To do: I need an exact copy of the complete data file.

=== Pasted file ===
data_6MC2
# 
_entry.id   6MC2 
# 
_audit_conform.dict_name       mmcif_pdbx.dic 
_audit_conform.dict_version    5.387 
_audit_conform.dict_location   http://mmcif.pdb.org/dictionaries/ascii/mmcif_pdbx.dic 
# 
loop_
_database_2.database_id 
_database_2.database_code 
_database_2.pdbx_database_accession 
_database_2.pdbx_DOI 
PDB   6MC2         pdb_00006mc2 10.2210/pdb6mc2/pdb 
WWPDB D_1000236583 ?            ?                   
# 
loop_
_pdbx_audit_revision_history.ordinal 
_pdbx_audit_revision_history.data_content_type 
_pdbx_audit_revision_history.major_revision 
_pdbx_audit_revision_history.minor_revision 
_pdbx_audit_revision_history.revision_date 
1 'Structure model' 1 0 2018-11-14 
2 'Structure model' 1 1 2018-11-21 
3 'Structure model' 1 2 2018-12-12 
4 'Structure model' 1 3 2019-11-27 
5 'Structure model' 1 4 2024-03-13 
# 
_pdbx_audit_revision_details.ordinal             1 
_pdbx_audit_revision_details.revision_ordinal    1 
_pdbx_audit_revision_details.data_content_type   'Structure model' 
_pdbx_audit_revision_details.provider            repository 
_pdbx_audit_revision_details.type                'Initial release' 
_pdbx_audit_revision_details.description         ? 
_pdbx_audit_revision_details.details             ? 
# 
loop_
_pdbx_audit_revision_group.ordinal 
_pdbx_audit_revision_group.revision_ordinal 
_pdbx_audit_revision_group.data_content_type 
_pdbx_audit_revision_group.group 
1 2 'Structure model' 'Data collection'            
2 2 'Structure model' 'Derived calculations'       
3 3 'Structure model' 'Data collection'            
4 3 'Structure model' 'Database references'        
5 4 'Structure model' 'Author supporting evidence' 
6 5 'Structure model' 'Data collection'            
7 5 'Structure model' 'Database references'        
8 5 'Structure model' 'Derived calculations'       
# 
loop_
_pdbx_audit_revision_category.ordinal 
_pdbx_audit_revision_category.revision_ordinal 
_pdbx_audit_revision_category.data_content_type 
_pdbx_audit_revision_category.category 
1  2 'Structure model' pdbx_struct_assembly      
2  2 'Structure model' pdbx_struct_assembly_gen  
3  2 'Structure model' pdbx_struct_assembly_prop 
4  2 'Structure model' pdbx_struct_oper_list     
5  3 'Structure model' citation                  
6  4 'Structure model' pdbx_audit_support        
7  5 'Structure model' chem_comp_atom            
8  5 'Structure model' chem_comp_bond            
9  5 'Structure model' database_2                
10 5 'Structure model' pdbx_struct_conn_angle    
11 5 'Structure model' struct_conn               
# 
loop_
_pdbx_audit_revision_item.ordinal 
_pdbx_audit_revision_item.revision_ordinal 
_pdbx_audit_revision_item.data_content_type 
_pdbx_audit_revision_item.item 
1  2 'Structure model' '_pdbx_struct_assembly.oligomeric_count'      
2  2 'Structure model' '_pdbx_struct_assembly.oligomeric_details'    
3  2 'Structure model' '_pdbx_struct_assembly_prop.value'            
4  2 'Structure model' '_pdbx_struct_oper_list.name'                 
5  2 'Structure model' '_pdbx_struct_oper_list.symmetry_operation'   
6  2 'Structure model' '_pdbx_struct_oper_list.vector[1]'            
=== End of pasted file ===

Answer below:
data_6MC2
# 
_entry.id   6MC2 
# 
_audit_conform.dict_name       mmcif_pdbx.dic 
_audit_conform.dict_version    5.387 
_audit_conform.dict_location   http://mmcif.pdb.org/dictionaries/ascii/mmcif_pdbx.dic 
# 
loop_
_database_2.database_id 
_database_2.database_code 
_database_2.pdbx_database_accession 
_database_2.pdbx_DOI 
PDB   6MC2         pdb_00006mc2 10.2210/pdb6mc2/pdb 
WWPDB D_1000236583 ?            ?                   
# 
loop_
_pdbx_audit_revision_history.ordinal 
_pdbx_audit_revision_history.data_content_type 
_pdbx_audit_revision_history.major_revision 
_pdbx_audit_revision_history.minor_revision 
_pdbx_audit_revision_history.revision_date 
1 'Structure model' 1 0 2018-11-14 
2 'Structure model' 1 1 2018-11-21 
3 'Structure model' 1 2 2018-12-12 
4 'Structure model' 1 3 2019-11-27 
5 'Structure model' 1 4 2024-03-13 
# 
_pdbx_audit_revision_details.ordinal             1 
_pdbx_audit_revision_details.revision_ordinal    1 
_pdbx_audit_revision_details.data_content_type   'Structure model' 
_pdbx_audit_revision_details.provider            repository 
_pdbx_audit_revision_details.type                'Initial release' 
_pdbx_audit_revision_details.description         ? 
_pdbx_audit_revision_details.details             ? 
# 
loop_
_pdbx_audit_revision_group.ordinal 
_pdbx_audit_revision_group.revision_ordinal 
_pdbx_audit_revision_group.data_content_type 
_pdbx_audit_revision_group.group 
1 2 'Structure model' 'Data collection'            
2 2 'Structure model' 'Derived calculations'       
3 3 'Structure model' 'Data collection'            
4 3 'Structure model' 'Database references'        
5 4 'Structure model' 'Author supporting evidence' 
6 5 'Structure model' 'Data collection'            
7 5 'Structure model' 'Database references'        
8 5 'Structure model' 'Derived calculations'       
# 
loop_
_pdbx_audit_revision_category.ordinal 
_pdbx_audit_revision_category.revision_ordinal 
_pdbx_audit_revision_category.data_content_type 
_pdbx_audit_revision_category.category 
1  2 'Structure model' pdbx_struct_assembly      
2  2 'Structure model' pdbx_struct_assembly_gen  
3  2 'Structure model' pdbx_struct_assembly_prop 
4  2 'Structure model' pdbx_struct_oper_list     
5  3 'Structure model' citation                  
6  4 'Structure model' pdbx_audit_support        
7  5 'Structure model' chem_comp_atom            
8  5 'Structure model' chem_comp_bond            
9  5 'Structure model' database_2                
10 5 'Structure model' pdbx_struct_conn_angle    
11 5 'Structure model' struct_conn               
# 
loop_
_pdbx_audit_revision_item.ordinal 
_pdbx_audit_revision_item.revision_ordinal 
_pdbx_audit_revision_item.data_content_type 
_pdbx_audit_revision_item.item 
1  2 'Structure model' '_pdbx_struct_assembly.oligomeric_count'      
2  2 'Structure model' '_pdbx_struct_assembly.oligomeric_details'    
3  2 'Structure model' '_pdbx_struct_assembly_prop.value'            
4  2 'Structure model' '_pdbx_struct_oper_list.name'                 
5  2 'Structure model' '_pdbx_struct_oper_list.symmetry_operation'   
6  2 'Structure model' '_pdbx_struct_oper_list.vector[1]'            